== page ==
Bernice Johnson Reagon

By Stephanie Cheng & Estelia Velasquez

Bernice Johnson Reagon is a social activist, scholar, and singer. She was born on October 4th, 1942. She grew up in Georgia in a happy household, but despite this fact, she was faced with the hardship of racial discrimination. This racism was especially prominent in her education, where she had to study in a “segregated one-room schoolhouse where teachers secretly taught black hWoms1istory” (The History Makers: Bernice Johnson Reagon).

Reagon entered Albany State University in 1959 at the age of 17, where she studied music and served as the first secretary of the National Association for the Advancement of Colored People (NAACP). During her stay at Albany State, she participated in a Civil Rights demonstration, which resulted in her arrest and expulsion from the University. She had transferred to another University shortly after her arrest, but after only one semester, she withdrew from the University to join the Freedom Singers. This group were Civil Rights Activist singers and were organized by Cordell Hull Reagon, a member of the Student Nonviolent Coordinating Committee (SNCC).

In 1963, she married Cordell Hull Reagon who she met while working with the SNCC. They later had two children: A daughter named Toshi, and a son, born a year after, named Kwan Tawna. Her daughter Toshi is also a singer-songwriter.

During her time as a Freedom singer, she toured the country and travelled internationally to raise funds for the SNCC. Her participation in the Civil Rights Movement reaffirmed her purpose as a singer. She had people in her life whose
Woms2stories needed to be shared, and she helped them share their stories by giving them a voice in her songs. The Freedom Singers sang wherever they could find an audience, the places ranging from large concert halls, to small living rooms. Freedom Singers recognized that singing was an outlet of protest for those who typically were intimidated by racist authorities or mobs.

In 1967, after four years of marriage, Reagon and her husband divorced, and both went their separate ways. She continued to support the Civil Rights Movement, with her goal to spread ideas about equal treatment for all people, regardless of their race. Her vision of the world was a world without racism, sexism, or political oppression. Through singing, Reagon was able to spread these ideas and leave a lasting impression on others. Her inspiration for songwriting and singing came from the songs that the elders sang during mass and community gatherings.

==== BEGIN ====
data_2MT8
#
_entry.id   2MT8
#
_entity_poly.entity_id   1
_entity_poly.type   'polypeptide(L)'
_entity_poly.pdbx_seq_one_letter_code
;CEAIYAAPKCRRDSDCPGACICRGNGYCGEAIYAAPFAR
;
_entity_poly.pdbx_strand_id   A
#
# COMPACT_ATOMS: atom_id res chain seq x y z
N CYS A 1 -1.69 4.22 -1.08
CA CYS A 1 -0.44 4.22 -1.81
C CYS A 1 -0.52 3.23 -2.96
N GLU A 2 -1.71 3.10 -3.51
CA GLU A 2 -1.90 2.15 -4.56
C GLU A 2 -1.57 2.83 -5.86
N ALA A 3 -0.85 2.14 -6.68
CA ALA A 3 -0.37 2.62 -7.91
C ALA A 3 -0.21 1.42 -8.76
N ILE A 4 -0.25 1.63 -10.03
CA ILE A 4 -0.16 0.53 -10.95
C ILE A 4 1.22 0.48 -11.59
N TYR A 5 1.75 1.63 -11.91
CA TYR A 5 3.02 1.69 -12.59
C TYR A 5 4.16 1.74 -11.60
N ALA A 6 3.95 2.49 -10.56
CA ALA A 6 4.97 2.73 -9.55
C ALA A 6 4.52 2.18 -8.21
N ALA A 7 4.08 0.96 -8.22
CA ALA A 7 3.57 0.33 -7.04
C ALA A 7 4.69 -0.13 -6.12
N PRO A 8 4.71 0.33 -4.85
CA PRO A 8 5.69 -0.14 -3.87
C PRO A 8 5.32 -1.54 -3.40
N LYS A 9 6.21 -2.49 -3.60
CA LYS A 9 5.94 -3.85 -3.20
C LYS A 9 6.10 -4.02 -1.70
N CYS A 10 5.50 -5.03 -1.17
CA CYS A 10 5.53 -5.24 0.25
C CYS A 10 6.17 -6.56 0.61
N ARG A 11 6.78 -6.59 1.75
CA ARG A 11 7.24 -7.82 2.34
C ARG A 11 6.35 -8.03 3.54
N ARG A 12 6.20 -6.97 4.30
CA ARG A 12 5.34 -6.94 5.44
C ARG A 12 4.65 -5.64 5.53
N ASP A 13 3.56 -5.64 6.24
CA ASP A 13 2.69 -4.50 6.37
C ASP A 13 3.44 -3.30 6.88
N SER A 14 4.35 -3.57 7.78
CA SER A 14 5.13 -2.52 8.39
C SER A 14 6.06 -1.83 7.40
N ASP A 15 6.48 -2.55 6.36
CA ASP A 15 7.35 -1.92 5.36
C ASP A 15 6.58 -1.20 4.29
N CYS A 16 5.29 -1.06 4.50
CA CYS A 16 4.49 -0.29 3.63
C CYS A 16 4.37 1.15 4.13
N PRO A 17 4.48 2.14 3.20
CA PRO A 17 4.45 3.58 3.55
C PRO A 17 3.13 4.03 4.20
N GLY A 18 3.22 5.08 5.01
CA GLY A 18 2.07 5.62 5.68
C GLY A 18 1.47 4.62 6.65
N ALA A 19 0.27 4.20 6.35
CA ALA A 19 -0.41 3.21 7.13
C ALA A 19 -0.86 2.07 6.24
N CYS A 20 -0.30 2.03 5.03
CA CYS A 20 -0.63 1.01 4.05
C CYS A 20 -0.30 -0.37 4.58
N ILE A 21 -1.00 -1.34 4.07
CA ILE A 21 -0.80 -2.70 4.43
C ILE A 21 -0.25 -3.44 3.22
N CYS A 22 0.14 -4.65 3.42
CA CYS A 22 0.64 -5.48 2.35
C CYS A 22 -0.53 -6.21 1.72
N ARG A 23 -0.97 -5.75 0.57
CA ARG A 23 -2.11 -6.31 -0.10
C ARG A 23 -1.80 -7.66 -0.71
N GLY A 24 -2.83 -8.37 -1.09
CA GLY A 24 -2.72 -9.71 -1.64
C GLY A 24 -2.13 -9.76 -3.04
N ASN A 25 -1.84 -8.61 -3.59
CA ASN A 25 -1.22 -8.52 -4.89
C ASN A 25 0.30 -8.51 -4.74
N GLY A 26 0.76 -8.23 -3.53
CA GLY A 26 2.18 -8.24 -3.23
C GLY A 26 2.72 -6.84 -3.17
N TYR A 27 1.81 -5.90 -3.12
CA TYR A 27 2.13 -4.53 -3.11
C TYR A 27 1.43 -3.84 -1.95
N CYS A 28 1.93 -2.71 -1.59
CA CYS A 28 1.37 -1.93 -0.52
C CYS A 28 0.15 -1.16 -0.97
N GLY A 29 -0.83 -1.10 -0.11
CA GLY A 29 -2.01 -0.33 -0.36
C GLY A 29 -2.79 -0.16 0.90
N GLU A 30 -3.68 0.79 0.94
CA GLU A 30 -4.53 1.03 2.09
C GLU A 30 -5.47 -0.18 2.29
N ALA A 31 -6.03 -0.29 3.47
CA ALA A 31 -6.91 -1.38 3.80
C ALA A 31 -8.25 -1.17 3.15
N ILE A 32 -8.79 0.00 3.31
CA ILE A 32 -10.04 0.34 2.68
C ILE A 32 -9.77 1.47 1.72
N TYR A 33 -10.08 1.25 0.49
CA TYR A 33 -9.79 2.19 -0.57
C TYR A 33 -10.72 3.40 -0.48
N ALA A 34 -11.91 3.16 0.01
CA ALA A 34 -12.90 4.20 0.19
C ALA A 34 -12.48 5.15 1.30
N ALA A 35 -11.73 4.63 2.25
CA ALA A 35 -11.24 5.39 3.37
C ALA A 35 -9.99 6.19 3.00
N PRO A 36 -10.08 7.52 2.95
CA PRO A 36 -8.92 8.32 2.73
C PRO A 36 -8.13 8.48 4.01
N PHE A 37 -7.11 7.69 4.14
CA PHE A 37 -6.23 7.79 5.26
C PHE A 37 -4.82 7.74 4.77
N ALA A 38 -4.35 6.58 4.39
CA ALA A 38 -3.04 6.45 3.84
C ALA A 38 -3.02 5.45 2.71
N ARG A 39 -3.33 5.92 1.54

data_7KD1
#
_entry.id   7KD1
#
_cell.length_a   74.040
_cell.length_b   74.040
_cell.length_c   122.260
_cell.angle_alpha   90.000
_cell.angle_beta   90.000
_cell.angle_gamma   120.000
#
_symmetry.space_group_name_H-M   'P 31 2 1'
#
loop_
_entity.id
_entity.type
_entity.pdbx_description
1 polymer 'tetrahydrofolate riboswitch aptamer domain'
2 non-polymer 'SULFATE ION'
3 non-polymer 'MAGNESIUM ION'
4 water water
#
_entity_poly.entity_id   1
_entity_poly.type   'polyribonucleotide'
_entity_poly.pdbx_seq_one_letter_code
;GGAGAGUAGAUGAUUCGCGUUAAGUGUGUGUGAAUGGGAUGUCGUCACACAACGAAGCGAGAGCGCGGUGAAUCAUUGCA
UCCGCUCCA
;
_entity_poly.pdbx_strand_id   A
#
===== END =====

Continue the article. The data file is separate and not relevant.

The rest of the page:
In 1973, Reagon organized a capella group called “Sweet Honey in the Rock”, which consisted of six female members. The members included Reagon, Shirley Childress Johnson, Ysaye Maria Barnwell, Nitanju Bolade Casle, Aisha Kahil , and Carol Maillard. Their music was all about sanity and balance. In an interview that Reagon did, she said that singing in front of a black audience, especially black women, was a bit difficult because many people were not Woms3accustomed to the idea of a black women artist. The songs she wrote highlighted and carried her practice as well as principles, which appealed to many black folks who felt a sense of connection to their culture. Their Grammy nominated song “Emergency” focused on AIDS, worker, environmental exploitation, and racism. These are issues that black community faces everyday, and is rarely talked about specially through a song. Many of Sweet Honey in the Rock songs resonated with the black community, these were songs that they felt truly connected to.

In one of her interviews that took place on November of 2007, Reagon discusses the significance of one of her songs from Sweet Honey in the Rock. The lyrics consists of the phrases “We who believe in freedom cannot rest / We who believe in freedom cannot rest until it comes / Until the killing of black men, black mothers’ sons / Is as important as the killing of white men, white mothers’ sons” (Bill Moyers Journal). The song lyrics refer to the murder of three black Civil Rights Activists in Mississippi (year 1964), whose bodies were found later  in the river. The search for their bodies was delayed due to the fact that people were not as concerned about their deaths as they would have been about a white person’s death. The overall purpose of the song is to express that a black man’s life should be valued just as much as a white man’s life.

Reagon has received numerous awards such as the MacArthur Fellowship for her work with the African American culture, and the Peabody award for hosting a Woms5radio show at the Smithsonian Institution and National Public Radio. She has also received the Charles Frankel prize in 1995 for her outstanding work in humanities.

Today, Reagon works as a history professor at American University and a Curator Emeritus at the Smithsonian Institute, where she teaches African American music and history, performance and protest traditions.

 

 

Bibliography

“Bernice Johnson Reagon.” Bio. A&E Television Networks, 2015. Web. 30 Apr. 2015.

Dotson, Kristie. “Radical Love.” Black Scholar 43.4 (2013): 38-45. Academic Search

Complete. Web. 21 Apr. 2015.

Farrell, Mary H.J., and Rochelle Jones. “Raising Her Voice.” People 42.24 (1994): 149.

Academic Search Complete. Web. 17 Apr. 2015.

Perez, Marvette. “Interview With Bernice Johnson Reagon.” Radical History Review 68

(1997): 4-24. Academic Search Complete. Web. 17 Apr. 2015.

Reagon, Bernice Johnson. Interview. The History Makers. History Makers, 2 Sept.

  1. Web. 30 Apr. 2015. <http://www.idvl.org/thehistorymakers/

Bio232.html>.

– – -. Interview. Bill Moyers Journal. Public Affairs Television, 23 Nov. 2007.

Web. 30 Apr. 2015. <http://www.pbs.org/moyers/journal/11232007/

watch3.html>.

 

 

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